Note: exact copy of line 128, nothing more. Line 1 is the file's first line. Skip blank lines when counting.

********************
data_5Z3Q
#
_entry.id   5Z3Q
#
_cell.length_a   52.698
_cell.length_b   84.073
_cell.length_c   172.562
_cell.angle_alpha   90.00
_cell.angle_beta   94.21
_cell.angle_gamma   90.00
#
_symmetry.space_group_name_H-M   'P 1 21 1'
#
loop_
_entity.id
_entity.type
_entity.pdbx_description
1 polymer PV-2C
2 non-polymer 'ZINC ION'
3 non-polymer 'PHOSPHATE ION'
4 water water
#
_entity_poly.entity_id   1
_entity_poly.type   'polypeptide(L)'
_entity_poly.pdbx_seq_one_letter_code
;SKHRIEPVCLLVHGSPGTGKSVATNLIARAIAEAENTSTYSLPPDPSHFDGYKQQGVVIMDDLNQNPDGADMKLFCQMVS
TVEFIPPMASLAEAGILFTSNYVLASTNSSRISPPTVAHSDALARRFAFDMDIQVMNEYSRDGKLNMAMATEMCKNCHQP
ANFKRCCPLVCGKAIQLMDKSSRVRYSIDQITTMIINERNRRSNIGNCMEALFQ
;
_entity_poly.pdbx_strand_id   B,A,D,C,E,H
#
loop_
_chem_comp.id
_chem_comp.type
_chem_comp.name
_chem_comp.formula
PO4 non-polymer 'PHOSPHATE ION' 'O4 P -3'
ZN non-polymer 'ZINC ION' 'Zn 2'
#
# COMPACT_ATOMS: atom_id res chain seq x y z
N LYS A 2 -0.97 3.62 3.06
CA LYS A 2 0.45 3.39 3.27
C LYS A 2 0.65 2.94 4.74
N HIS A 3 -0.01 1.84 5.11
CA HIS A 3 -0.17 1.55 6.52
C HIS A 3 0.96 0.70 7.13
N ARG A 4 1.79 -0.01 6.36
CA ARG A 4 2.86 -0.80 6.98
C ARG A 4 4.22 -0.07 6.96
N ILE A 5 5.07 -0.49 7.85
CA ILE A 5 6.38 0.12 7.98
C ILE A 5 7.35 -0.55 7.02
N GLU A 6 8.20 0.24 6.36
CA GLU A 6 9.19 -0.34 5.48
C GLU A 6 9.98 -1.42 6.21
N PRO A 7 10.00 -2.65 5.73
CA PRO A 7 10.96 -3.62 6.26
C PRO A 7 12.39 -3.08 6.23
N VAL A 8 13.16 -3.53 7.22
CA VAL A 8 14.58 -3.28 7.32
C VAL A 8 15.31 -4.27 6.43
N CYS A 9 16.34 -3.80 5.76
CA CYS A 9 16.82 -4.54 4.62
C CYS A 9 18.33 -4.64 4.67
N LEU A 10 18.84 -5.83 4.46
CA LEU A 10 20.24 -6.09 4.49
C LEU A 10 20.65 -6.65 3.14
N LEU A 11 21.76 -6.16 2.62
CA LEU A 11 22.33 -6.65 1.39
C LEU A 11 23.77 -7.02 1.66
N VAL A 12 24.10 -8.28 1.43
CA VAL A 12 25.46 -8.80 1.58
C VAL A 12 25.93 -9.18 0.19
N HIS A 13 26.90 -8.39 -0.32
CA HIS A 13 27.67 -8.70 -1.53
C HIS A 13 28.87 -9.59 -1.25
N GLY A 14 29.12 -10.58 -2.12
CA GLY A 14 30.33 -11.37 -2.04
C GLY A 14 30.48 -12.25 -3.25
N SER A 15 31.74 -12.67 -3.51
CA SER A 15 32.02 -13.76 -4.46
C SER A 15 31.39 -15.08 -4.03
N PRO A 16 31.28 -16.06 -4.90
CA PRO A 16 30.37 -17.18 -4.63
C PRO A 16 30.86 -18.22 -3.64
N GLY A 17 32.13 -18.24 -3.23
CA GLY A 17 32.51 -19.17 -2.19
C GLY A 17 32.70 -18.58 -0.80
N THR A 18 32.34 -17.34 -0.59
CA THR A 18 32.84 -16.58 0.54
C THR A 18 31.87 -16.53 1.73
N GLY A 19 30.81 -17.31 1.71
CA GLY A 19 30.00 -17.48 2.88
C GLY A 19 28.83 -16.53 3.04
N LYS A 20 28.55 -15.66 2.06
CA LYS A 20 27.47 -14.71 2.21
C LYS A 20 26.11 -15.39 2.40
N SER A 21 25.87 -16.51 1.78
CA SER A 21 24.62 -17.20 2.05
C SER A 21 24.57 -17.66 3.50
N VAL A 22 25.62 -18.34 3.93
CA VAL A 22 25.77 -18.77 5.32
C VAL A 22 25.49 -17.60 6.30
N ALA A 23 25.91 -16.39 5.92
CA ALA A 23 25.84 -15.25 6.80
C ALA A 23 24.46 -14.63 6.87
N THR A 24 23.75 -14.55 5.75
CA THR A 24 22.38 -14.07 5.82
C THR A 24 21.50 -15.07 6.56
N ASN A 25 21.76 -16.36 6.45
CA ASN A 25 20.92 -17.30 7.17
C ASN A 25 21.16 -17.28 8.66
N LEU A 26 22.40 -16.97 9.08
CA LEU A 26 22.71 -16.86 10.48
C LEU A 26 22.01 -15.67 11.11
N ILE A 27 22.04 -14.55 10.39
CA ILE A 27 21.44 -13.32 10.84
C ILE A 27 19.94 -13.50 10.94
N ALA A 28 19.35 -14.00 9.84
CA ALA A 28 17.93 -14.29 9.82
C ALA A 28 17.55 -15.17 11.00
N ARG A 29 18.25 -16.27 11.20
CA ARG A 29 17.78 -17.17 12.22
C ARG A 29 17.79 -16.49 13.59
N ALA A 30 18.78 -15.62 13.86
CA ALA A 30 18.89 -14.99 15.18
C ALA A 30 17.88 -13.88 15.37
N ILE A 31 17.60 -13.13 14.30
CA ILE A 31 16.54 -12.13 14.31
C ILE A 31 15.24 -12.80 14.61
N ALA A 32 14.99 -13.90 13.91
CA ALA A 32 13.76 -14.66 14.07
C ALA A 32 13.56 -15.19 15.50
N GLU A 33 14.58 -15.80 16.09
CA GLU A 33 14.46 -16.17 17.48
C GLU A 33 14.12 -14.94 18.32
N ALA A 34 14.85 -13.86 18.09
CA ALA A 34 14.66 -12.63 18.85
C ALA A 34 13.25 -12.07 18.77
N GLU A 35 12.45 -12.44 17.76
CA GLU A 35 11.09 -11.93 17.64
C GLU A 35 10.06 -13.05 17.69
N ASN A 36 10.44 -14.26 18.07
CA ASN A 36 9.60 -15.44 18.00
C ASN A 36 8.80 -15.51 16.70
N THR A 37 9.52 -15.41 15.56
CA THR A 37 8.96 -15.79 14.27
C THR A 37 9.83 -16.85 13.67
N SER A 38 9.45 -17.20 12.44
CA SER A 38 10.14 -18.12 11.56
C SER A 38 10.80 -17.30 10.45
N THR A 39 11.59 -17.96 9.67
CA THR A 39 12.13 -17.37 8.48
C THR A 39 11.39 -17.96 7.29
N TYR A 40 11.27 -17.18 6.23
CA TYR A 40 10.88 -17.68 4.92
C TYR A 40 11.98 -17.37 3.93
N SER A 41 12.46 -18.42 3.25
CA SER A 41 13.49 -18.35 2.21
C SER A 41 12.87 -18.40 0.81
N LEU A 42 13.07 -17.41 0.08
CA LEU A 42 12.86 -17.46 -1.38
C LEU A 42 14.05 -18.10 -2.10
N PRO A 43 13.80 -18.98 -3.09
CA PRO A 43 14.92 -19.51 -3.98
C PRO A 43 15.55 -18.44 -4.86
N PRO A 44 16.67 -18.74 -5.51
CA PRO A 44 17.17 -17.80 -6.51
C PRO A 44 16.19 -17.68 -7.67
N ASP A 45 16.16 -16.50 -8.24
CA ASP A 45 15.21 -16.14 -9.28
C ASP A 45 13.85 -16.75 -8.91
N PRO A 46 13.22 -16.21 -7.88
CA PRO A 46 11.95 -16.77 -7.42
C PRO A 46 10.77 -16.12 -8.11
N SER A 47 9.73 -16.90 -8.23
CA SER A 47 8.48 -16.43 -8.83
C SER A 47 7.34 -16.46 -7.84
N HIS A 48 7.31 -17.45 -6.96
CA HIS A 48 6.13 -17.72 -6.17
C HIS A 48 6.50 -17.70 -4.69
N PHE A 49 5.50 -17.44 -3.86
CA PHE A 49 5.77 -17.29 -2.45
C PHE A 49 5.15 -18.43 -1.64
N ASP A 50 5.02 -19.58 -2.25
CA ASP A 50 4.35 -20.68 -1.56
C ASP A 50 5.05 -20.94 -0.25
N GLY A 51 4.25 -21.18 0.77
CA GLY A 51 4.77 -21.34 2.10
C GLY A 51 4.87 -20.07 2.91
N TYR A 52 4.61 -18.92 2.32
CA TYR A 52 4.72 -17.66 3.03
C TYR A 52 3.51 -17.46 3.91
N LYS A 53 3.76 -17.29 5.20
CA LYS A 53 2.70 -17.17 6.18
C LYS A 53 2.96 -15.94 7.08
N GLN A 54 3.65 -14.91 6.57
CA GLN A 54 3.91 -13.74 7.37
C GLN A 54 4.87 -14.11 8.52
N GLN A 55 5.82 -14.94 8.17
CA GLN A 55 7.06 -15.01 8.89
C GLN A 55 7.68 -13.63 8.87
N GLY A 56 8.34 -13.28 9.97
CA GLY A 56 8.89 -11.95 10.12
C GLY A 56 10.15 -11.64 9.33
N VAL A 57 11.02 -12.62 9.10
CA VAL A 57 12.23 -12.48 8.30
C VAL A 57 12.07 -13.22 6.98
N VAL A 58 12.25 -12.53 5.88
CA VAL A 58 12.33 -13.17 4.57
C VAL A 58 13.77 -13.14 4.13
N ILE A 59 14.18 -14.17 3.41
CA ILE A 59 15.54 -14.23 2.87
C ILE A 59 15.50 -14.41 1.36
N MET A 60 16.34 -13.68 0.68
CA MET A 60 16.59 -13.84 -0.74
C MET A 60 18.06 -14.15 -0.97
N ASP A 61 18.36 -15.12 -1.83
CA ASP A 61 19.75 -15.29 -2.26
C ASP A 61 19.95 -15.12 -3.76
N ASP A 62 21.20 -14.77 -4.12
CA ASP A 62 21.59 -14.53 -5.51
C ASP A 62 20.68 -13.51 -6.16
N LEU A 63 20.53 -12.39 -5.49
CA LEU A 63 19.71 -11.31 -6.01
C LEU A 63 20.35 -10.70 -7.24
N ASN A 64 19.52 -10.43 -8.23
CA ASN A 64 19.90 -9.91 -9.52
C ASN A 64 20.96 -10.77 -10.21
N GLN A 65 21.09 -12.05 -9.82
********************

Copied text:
N ILE A 31 17.60 -13.13 14.30